The Coronavirus pandemic is well underway, and companies worldwide have adjusted (or failed to adjust) to remote work environments. Group projects, meetings, even casual conversation that used to occur in the office are now taking place over video conferencing apps like Zoom, Google Meet and Skype.
Video conferencing probably isn’t new to most of us. What is new, for most of us, is having to rely on it for the entirety of our business. This comes with all new kinds of considerations. For example: where do you take your calls in the house? It seems like a simple thing to decide on, but is it?
Firstly, you’ll need quiet--somewhere where others in your home are less likely to walk by and make noise. Second, you need a very good internet connection--as near to your router as possible--in order to get high-quality video and audio streaming. You’ll want to place your seat in front of a nondescript background (e.g. a wall, bookshelf, door)--the fewer distractions in your video frame, the more your colleagues will be able to focus on you and what you’re saying.
Here are some extra tips to keep your virtual meetings productive and efficient.
If you’re the host of a call, depending on the software, you may need to be the first one to join. That way, you can let other participants in. It’s also a nice courtesy to be there to greet your participants as they arrive and confirm with them that they’ve successfully joined the meeting.
If you’re not the host, being early is just a good habit to get into. Plus, depending on who else is early, you might even get some valuable one-on-one facetime with an important colleague or client. Or time to chat with a work friend you haven’t gotten to see much of lately.
If it’s the difference between having good and not so good audio quality, it’s best to cut your video feed and save the bandwidth. But if your connection is good, flip on that video camera and let your colleagues see that smiling face. Not to mention, non-verbal cues are a huge part of quality communication, so let people see you.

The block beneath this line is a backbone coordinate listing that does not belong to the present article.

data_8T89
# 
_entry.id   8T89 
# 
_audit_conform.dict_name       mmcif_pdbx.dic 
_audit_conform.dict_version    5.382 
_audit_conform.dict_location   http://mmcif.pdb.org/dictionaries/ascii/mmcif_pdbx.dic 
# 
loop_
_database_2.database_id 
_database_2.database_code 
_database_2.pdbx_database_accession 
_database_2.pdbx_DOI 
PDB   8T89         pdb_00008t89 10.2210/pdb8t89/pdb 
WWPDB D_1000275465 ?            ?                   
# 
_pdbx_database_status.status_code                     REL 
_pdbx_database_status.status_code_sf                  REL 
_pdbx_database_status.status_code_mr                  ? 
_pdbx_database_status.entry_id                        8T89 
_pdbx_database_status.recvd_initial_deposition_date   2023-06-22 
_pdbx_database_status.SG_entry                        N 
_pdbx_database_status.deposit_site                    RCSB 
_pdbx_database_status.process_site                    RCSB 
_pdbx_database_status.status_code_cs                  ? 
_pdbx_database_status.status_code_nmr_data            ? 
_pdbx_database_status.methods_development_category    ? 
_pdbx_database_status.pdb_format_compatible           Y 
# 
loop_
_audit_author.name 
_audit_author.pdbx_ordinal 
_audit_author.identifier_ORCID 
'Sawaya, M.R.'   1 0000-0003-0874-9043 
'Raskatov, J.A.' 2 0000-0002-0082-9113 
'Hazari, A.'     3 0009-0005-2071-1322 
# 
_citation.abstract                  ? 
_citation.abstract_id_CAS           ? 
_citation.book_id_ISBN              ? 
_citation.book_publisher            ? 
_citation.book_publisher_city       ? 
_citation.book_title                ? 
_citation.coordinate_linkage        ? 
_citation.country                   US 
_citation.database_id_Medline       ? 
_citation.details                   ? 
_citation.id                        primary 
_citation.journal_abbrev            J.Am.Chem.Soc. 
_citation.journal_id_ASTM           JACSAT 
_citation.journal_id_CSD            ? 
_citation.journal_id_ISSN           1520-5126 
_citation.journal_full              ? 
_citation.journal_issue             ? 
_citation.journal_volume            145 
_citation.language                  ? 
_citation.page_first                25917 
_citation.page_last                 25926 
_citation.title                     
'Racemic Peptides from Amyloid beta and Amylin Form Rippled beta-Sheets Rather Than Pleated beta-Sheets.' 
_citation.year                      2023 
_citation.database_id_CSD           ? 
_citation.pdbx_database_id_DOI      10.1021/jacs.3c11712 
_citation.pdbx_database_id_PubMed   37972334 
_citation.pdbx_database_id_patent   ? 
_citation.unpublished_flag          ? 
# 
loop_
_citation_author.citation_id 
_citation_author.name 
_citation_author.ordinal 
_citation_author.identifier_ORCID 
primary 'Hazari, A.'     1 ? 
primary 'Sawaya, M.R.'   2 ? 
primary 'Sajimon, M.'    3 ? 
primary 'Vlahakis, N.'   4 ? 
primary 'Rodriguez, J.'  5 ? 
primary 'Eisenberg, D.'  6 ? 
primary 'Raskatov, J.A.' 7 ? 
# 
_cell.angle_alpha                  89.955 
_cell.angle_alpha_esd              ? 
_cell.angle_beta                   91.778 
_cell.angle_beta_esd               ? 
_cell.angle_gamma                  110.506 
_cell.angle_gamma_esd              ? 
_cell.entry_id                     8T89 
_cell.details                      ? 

Lastly, it boosts engagement. Having your face on their screen might discourage others on the call from multitasking while they should be focused on what you’re saying.
Virtual meetings are still meetings. Many of the same courtesies of in-person meetings still apply. If a phone dings, rings, or otherwise goes off during a call with multiple people, it’s not only distracting, but it usually instigates a Clue-style whodunnit until the problem goes away.
If you’re taking the call on your phone itself, be aware that incoming calls might take you out of your current call. And perhaps worst of all - if you’re screen sharing, incoming private messages that flash across your screen can be seen by all.
Video conferencing can feel crowded, especially with more than a few people. Speaking deliberately, and purposefully incorporating regular pauses can give colleagues the opportunity to jump in without speaking over you. Avoid colonizing the airwaves by talking too long, loud, and fast.
Most remote teleconferencing tools have a recording function. This can be very useful for when you want to reference back to things that were said on a call. Perhaps your boss gave you very specific instructions, and you want to make sure you remember them right. Perhaps you’d like to listen back to yourself, just to be certain you didn’t say anything bad.